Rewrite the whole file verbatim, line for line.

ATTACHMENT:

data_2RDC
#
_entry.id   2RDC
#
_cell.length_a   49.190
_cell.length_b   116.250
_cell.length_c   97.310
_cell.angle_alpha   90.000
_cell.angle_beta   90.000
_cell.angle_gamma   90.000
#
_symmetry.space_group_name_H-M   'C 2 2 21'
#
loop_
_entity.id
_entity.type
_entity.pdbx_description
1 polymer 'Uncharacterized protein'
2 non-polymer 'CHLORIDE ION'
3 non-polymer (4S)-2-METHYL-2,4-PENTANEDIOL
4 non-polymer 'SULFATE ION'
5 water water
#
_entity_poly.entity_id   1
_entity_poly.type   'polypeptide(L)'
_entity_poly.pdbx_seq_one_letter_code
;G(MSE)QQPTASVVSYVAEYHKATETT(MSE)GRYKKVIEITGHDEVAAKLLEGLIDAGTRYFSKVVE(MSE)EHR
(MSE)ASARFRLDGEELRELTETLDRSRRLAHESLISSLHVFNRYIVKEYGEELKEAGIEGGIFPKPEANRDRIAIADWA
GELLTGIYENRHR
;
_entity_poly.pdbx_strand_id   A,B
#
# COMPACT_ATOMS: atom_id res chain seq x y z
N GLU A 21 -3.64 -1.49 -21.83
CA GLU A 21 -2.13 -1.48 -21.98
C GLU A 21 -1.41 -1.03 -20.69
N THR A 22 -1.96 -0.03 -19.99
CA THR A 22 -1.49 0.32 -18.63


data_2RDC
#
_entry.id   2RDC
#
_cell.length_a   49.190
_cell.length_b   116.250
_cell.length_c   97.310
_cell.angle_alpha   90.000
_cell.angle_beta   90.000
_cell.angle_gamma   90.000
#
_symmetry.space_group_name_H-M   'C 2 2 21'
#
loop_
_entity.id
_entity.type
_entity.pdbx_description
1 polymer 'Uncharacterized protein'
2 non-polymer 'CHLORIDE ION'
3 non-polymer (4S)-2-METHYL-2,4-PENTANEDIOL
4 non-polymer 'SULFATE ION'
5 water water
#
_entity_poly.entity_id   1
_entity_poly.type   'polypeptide(L)'
_entity_poly.pdbx_seq_one_letter_code
;G(MSE)QQPTASVVSYVAEYHKATETT(MSE)GRYKKVIEITGHDEVAAKLLEGLIDAGTRYFSKVVE(MSE)EHR
(MSE)ASARFRLDGEELRELTETLDRSRRLAHESLISSLHVFNRYIVKEYGEELKEAGIEGGIFPKPEANRDRIAIADWA
GELLTGIYENRHR
;
_entity_poly.pdbx_strand_id   A,B
#
# COMPACT_ATOMS: atom_id res chain seq x y z
N GLU A 21 -3.64 -1.49 -21.83
CA GLU A 21 -2.13 -1.48 -21.98
C GLU A 21 -1.41 -1.03 -20.69
N THR A 22 -1.96 -0.03 -19.99
CA THR A 22 -1.49 0.32 -18.63